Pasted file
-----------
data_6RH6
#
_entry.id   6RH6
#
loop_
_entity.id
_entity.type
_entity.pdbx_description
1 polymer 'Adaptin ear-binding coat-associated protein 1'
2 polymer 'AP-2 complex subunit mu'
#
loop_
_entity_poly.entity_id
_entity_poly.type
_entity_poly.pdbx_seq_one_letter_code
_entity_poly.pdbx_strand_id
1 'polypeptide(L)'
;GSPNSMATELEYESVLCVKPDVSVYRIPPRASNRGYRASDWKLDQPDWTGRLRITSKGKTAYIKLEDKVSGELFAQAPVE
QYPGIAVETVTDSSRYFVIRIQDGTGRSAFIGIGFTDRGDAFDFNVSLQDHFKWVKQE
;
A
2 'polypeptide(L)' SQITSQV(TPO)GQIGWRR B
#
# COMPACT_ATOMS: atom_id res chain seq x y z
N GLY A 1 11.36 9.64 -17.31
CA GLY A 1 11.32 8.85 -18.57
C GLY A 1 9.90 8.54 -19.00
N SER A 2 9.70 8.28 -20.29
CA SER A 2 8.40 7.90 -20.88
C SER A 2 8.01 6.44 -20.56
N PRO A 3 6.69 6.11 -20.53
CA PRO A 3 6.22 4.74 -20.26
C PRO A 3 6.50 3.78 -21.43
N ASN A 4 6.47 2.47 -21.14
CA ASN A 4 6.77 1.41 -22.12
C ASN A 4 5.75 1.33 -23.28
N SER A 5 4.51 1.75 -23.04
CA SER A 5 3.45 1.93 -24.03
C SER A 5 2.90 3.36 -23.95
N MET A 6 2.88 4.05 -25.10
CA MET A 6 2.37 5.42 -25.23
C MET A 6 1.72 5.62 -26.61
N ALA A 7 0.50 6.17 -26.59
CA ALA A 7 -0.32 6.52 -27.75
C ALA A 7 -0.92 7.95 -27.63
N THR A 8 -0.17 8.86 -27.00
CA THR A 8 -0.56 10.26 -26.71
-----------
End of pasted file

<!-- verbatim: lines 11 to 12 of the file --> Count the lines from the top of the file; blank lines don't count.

#
loop_